Nellie began her political activism in 1909 at the age of fourteen, when she joined the nightly protests against force-feeding outside Winson Green Prison. Nellie's involvement in the Women's Suffrage movement was influenced by her parents, particularly her mother Martha, who was one of the original six women who formed the Women's Social and Political Union (WSPU) in 1903.
Nellie worked for the WSPU in Birmingham from 1911 to 1913 until she was arrested for throwing a brick through the window of Prime Minister Herbert Asquith's car on 21 July 1913. She was sentenced to three weeks in prison, for which she was awarded a medal by the WSPU but was released after eight days, suffering from mumps. She then moved to London and continued her activism, culminating in her arrest in 1914 along with her mother and sister for concealing an arsenal of pebbles and "window smashing equipment" in their Maida Vale flat, for which she was sentenced to three months.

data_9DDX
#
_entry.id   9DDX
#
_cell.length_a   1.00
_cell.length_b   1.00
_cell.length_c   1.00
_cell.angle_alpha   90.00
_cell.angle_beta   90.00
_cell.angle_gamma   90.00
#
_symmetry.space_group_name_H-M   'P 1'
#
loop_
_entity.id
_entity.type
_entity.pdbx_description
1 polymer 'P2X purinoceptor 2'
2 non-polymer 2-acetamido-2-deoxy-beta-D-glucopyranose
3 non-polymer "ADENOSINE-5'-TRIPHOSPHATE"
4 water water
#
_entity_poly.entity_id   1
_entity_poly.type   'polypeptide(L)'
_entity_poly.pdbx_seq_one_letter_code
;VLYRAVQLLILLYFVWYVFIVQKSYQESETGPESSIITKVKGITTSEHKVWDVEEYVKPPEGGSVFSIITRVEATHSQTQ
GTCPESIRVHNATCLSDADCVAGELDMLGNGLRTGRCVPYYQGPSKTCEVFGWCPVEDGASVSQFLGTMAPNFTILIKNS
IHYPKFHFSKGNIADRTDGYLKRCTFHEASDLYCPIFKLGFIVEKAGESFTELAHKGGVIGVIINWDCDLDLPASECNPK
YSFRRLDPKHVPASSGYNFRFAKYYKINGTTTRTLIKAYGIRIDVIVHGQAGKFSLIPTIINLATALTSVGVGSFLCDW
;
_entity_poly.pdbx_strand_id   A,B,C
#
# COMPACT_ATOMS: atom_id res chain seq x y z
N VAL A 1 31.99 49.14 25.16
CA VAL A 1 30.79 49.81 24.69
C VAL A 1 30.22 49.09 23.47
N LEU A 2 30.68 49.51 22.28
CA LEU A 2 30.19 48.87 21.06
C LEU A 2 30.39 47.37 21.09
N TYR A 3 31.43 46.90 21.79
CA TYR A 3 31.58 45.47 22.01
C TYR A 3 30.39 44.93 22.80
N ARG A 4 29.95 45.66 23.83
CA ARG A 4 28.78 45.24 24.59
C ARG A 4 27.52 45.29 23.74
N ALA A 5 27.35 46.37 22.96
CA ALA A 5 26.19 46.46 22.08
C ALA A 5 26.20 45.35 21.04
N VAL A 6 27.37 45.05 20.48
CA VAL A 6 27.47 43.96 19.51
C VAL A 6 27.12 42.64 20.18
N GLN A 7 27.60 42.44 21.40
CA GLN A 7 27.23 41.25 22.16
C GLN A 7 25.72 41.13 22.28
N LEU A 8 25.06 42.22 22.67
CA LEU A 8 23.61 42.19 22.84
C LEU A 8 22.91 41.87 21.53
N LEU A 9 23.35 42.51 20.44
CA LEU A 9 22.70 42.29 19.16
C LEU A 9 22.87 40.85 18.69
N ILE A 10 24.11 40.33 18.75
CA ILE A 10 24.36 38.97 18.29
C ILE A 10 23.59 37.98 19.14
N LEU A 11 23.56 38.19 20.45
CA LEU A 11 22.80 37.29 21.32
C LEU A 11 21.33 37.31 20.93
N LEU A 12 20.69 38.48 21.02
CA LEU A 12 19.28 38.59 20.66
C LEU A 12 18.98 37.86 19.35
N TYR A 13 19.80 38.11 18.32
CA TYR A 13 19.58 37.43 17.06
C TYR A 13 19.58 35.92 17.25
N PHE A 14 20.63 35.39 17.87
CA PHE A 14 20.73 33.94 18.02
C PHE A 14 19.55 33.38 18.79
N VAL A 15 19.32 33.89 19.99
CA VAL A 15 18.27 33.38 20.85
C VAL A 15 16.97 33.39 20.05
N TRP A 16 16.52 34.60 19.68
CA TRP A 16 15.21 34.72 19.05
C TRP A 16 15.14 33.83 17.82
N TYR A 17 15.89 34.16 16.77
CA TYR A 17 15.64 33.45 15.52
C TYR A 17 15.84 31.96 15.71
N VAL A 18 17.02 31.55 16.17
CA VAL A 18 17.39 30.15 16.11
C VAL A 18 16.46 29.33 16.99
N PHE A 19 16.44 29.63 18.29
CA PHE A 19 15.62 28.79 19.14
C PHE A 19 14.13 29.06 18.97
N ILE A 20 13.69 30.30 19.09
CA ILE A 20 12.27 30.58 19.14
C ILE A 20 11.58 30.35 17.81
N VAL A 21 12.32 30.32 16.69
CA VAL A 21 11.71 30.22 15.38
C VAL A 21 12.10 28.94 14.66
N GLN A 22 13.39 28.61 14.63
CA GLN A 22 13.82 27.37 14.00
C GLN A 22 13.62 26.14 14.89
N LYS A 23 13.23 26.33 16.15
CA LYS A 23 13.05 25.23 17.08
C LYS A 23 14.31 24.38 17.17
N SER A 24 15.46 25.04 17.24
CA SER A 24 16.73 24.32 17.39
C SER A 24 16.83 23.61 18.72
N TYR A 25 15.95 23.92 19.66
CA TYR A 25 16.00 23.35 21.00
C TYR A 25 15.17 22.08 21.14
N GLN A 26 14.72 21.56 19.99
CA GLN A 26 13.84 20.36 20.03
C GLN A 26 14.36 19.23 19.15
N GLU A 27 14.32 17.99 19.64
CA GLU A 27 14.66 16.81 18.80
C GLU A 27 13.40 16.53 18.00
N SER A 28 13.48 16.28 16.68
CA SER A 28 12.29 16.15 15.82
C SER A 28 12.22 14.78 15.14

In 1920 Nellie married a schoolmaster, Herbert Humpherson, and settled in Warwickshire, but in 1928, through the intervention of Flora Drummond, she was persuaded to act as secretary and liaison officer for Emmeline Pankhurst, whom she nursed through her final illness. Following Emmeline's death, Nellie and her family emigrated to Canada in 1929.
- Census Returns of England and Wales, 1901. Class: RG13; Piece: 3660; Folio: 22; Page: 36.
- Crawford, Elizabeth (1999). The Women's Suffrage Movement: A Reference Guide 1866-1928. Routledge. pp. 258–259. ISBN 0-415-23926-5.
- Birmingham Museum and Art Gallery hold a number of pieces related to Nellie Hall, including her Votes for Women sash, her hunger strike medal,leaflets, letters and other items
- "England and Wales Civil Registrations". Kings Norton, Worcestershire 6d. Q3 1920. p. 62.
Nellie Hall and Herbert S HumphersonCheck date values in:
- "RG76 - IMMIGRATION, series C-1 (passenger lists)". Canada Immigration Records (1925-1935) 1: 129. 1929. Retrieved 2010-01-26.
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